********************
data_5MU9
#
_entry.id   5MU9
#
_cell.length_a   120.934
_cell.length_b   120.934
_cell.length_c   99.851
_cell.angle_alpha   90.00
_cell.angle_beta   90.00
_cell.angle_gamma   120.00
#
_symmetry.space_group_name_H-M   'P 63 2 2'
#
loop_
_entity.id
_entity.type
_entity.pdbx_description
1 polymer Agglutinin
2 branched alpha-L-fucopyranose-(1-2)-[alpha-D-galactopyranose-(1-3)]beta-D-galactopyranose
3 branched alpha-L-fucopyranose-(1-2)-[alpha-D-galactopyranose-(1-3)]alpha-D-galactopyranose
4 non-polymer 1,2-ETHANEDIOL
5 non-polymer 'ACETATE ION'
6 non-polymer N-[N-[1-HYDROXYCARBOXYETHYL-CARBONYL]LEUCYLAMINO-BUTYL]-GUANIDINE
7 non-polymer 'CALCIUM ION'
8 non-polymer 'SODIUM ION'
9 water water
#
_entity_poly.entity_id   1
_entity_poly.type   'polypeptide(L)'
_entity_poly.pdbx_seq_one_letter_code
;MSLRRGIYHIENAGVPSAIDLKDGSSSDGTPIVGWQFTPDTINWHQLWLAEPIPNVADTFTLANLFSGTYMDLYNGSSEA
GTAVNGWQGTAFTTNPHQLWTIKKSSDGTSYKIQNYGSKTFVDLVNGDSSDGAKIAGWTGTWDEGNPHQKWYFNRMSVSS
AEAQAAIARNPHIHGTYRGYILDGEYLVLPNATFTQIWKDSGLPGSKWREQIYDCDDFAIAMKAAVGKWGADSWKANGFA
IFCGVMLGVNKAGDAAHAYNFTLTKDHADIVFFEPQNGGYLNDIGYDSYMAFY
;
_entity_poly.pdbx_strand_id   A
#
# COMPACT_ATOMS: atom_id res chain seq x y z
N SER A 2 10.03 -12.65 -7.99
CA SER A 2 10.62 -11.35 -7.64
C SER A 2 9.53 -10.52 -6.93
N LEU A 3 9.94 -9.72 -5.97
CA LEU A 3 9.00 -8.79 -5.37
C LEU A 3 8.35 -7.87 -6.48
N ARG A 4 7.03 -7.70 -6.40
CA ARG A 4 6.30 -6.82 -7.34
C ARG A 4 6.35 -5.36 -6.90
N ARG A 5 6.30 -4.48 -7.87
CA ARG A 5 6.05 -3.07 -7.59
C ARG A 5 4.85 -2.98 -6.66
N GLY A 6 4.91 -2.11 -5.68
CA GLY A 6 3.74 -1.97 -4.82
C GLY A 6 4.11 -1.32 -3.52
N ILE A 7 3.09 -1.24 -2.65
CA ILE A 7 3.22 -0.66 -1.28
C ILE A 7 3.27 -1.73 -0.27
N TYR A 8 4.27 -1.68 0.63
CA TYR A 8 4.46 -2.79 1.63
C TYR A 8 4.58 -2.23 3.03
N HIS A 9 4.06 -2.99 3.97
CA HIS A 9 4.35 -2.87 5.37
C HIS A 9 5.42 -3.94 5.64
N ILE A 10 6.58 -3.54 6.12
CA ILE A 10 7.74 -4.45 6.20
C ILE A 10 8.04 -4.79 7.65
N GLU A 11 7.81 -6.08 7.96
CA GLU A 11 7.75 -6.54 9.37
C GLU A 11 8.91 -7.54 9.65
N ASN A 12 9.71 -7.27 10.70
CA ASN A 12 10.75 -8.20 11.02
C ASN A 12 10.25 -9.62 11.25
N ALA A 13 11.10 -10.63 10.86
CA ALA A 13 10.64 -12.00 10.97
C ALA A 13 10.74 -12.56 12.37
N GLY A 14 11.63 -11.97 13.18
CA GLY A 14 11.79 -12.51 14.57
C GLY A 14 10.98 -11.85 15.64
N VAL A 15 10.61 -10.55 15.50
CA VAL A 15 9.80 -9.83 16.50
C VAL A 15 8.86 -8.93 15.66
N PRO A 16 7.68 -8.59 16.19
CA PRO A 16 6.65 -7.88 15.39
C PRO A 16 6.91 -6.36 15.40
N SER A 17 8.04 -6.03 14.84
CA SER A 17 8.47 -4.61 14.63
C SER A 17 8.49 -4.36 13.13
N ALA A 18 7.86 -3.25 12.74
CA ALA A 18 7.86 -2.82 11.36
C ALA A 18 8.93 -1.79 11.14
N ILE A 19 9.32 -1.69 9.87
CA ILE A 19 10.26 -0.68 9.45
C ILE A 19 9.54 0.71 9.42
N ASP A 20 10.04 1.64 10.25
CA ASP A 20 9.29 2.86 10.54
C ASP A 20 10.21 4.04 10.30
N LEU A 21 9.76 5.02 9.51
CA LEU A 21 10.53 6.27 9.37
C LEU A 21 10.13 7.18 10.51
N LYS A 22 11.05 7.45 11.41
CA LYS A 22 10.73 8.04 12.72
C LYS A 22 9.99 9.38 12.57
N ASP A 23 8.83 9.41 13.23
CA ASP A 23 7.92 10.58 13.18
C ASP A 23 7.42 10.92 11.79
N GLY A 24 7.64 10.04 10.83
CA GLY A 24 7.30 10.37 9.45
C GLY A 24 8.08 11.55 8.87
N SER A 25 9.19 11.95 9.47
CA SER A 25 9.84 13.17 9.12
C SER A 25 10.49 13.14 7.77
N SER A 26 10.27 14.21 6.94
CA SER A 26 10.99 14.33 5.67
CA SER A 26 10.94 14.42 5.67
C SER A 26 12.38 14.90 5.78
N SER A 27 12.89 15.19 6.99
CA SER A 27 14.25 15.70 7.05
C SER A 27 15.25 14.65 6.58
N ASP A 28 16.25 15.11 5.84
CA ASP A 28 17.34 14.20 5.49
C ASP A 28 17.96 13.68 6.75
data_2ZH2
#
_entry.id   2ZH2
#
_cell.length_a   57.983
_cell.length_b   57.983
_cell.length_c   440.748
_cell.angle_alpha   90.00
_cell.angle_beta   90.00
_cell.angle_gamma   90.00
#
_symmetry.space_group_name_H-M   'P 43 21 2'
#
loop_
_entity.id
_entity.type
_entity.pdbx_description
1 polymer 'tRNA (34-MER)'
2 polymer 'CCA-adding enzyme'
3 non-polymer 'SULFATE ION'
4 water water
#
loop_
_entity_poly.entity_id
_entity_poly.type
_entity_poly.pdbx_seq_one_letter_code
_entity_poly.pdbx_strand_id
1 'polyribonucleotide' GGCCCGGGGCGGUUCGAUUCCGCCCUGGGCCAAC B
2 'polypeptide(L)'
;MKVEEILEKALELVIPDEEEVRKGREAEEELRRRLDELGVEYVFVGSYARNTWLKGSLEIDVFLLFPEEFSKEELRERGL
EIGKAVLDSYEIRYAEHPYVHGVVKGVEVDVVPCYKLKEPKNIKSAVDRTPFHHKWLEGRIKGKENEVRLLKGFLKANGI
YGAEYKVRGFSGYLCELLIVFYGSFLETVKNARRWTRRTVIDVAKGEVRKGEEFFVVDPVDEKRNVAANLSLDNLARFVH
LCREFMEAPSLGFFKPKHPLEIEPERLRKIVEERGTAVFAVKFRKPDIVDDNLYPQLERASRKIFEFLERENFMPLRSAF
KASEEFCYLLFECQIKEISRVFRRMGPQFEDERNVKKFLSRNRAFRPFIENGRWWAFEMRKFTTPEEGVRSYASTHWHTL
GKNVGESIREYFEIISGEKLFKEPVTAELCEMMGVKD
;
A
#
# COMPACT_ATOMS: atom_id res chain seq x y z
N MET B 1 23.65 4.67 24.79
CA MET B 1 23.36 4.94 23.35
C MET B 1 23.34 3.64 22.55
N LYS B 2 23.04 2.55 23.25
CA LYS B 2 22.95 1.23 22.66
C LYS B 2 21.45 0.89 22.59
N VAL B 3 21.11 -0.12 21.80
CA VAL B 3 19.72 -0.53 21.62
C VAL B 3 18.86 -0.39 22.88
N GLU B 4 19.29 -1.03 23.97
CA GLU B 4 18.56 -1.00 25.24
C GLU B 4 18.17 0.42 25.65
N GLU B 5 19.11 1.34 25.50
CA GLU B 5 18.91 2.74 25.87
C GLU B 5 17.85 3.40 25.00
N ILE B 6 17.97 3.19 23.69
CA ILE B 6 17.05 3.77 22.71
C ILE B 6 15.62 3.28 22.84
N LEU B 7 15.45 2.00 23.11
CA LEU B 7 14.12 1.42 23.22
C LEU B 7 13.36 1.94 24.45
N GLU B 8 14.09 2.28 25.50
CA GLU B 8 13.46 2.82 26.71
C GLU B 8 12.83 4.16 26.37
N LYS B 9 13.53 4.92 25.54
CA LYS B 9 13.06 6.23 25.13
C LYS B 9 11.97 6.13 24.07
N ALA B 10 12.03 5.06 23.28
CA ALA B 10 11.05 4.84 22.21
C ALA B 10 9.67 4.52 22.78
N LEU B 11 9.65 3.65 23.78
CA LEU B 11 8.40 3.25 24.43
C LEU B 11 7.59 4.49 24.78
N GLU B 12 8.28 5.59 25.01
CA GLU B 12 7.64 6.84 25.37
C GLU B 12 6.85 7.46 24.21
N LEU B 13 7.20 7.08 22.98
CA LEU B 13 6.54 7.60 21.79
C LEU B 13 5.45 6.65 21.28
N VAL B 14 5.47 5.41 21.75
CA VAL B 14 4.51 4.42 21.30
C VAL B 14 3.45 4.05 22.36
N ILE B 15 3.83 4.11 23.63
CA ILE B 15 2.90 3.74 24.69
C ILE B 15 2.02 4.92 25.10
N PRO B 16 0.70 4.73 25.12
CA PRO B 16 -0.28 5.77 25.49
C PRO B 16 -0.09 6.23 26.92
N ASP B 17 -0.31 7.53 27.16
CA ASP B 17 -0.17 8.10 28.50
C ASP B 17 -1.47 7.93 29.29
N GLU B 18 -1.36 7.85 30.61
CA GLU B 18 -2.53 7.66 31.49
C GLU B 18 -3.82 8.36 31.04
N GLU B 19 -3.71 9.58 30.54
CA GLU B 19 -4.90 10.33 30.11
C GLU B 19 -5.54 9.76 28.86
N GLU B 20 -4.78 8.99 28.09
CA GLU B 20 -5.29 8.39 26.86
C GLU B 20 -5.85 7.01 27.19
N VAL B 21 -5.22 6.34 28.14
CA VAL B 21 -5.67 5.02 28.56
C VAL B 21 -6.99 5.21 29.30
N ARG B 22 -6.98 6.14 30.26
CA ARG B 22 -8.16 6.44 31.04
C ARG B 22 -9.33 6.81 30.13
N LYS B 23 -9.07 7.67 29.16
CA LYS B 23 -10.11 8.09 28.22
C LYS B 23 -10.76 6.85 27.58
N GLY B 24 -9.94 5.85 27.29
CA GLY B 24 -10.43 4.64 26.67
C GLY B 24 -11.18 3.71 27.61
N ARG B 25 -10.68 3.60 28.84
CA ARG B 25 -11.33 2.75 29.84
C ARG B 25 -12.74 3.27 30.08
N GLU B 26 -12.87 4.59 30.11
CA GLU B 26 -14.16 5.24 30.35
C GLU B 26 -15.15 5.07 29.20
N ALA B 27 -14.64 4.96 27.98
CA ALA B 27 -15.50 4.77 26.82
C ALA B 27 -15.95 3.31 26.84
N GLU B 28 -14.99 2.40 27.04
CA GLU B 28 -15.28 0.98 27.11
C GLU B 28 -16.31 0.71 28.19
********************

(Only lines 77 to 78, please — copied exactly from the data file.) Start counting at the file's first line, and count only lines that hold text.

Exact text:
C GLY A 14 10.98 -11.85 15.64
N VAL A 15 10.61 -10.55 15.50